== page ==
Thank goodness the Olympic Games are finally here. If you are anything like me, you recall moments in your life relative to the quadrennial event. I was born a year before Seoul; I began running a year after Barcelona; I began competing in the 1500m as a Bantam Boy during Atlanta. By Sydney I was running the 1500 in under 4:45. My high school cross country team won its first of two state titles the same year as Athens. During Beijing I was training in Mammoth Lakes (and I specifically remember sitting on a pull-out bed when Jason Lezak came from behind to beat the French in the 4x100 free relay and, after throwing my arms up in victory, the bed folding back into the couch with me in it!).
In college, my teammates and I would pass the time on runs by seeing how far back we could remember the host cities that correlated with each year (i.e. ’84 LA, ’80 Moscow, ’76 Montreal, ’72 Munich, etc.). We would usually get near World War II before we started to second-guess ourselves. Needless to say, the Olympics can never come soon enough.
Any free time I usually have between training is now all booked up thanks to the thousands of hours of Olympic coverage broadcast on television or streamed live online by NBC. Why do I love the Olympics so much?
First, I love watching people compete at nearly anything. Competition, and in this case sport, brings out the best, and occasionally the worst, in people. You get to see their true colors. At the Olympics the competition is a step above with the very best in the world in each respective sport. There is no better drama than the most talented, hardest working athletes going head to head.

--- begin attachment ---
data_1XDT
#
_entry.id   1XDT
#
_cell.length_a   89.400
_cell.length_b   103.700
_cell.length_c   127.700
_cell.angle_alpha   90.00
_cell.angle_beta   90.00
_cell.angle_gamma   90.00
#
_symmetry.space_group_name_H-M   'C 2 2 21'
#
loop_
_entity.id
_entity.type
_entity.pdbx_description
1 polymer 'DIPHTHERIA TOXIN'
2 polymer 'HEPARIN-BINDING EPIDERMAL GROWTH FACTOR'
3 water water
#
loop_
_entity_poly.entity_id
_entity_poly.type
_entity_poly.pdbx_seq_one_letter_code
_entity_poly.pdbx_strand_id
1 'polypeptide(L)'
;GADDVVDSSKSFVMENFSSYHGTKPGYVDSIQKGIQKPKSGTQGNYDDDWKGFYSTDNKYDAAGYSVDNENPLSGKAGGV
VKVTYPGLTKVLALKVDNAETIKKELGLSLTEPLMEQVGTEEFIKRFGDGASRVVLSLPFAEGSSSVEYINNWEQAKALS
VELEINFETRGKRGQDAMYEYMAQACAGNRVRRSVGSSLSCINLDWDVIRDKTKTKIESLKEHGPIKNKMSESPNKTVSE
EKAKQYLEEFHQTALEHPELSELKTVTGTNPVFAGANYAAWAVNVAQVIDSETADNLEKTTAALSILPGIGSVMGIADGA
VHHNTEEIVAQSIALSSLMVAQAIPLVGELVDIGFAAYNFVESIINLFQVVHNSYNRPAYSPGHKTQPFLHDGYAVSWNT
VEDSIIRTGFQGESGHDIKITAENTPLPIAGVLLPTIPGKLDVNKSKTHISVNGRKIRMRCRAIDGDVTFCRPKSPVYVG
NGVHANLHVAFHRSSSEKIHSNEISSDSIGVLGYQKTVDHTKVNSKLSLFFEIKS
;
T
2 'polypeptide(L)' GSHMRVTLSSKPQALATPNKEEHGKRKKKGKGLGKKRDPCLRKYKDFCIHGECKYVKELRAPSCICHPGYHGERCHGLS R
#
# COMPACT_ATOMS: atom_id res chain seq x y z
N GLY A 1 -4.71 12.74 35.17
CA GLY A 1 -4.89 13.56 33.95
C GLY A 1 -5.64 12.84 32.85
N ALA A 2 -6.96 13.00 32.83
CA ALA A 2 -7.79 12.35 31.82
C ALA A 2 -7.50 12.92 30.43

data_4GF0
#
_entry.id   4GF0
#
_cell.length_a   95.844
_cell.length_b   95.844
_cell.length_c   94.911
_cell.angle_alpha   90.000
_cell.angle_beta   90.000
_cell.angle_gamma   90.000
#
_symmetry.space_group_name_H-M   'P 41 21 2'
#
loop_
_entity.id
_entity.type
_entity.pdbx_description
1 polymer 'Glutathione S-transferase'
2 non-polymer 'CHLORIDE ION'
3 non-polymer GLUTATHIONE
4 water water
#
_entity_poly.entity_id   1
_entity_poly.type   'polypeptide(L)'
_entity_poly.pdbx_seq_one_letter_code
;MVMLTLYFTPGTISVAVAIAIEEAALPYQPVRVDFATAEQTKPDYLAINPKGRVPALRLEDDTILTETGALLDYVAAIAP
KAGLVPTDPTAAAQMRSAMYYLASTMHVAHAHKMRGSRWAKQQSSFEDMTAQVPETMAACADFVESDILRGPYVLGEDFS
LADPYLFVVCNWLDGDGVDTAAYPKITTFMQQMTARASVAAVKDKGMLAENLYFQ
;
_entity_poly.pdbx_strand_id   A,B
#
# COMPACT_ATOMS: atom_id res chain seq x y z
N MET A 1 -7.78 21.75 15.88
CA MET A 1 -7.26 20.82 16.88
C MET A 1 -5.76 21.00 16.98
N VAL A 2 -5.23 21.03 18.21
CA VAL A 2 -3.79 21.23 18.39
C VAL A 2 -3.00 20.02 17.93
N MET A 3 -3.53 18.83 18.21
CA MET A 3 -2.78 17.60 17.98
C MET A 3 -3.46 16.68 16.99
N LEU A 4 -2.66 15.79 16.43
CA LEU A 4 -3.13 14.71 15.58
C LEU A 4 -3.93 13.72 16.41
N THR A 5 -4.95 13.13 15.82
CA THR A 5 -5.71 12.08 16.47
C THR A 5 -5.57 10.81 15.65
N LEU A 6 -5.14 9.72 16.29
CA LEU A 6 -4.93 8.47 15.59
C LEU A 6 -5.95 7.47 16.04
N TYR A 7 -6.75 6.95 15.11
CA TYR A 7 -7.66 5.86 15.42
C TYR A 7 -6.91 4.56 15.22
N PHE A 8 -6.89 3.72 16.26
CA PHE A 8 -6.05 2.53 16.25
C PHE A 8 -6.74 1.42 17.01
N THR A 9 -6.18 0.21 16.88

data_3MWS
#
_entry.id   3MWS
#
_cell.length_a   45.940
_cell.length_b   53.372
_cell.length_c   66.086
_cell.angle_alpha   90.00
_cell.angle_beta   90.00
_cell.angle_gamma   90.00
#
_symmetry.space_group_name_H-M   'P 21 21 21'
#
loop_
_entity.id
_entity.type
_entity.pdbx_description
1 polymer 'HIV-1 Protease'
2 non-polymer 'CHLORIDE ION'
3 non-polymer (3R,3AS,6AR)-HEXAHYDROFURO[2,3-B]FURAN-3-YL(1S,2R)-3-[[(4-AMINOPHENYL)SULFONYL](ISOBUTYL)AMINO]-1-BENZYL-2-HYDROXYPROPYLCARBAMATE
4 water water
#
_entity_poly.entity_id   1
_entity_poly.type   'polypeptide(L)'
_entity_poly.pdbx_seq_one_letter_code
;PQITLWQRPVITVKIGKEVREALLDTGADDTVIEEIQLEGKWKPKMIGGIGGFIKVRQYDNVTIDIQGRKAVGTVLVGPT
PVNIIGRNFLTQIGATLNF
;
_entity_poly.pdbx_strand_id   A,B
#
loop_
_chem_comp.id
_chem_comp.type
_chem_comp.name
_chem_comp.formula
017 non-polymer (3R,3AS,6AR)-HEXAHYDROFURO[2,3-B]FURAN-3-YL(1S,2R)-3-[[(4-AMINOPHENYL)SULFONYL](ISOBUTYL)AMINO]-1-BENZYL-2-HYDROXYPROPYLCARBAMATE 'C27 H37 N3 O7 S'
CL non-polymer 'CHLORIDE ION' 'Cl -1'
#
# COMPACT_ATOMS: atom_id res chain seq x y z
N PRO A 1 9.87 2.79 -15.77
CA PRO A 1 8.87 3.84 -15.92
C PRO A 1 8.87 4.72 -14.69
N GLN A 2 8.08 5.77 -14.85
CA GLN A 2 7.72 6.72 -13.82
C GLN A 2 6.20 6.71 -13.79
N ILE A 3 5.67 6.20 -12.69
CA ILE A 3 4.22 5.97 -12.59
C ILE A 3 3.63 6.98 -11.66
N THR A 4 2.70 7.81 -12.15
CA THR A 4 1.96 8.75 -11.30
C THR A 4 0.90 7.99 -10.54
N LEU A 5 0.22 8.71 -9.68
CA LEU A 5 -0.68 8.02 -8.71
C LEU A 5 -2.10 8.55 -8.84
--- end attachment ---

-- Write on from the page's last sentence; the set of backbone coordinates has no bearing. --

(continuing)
Second, every athlete at the Olympics had a journey to get there. We are familiar with the amazing stories of the USA Triathlon Olympians – from Manny Huerta escaping Cuba and Gwen Jorgensen’s amazing rise in the sport to Hunter Kemper’s recovery from a broken elbow about six months before the San Diego qualifying event and Laura Bennett’s return to improve on her 4th place in 2008 – and the most popular Olympians like Michael Phelps and Usain Bolt, but it amazes me that every athlete across all 26 sports likely had to make just as many sacrifices and overcome just as many hurdles, and despite it all they are representing their countries as Olympians.
The London Olympics has a slightly different feel to it for me. For the first time, I am watching the Games with a goal, not just a dream, that in four years time, I will be there with my own story filled with sacrifices and hurdles overcome. And for better or worse, my family won’t let me forget it. After openly declaring you are training for the next Olympics, some people want to already congratulate you, saying, “I’m going to book my tickets to Rio now!” Of course, nothing is ever that easy, especially becoming an Olympian.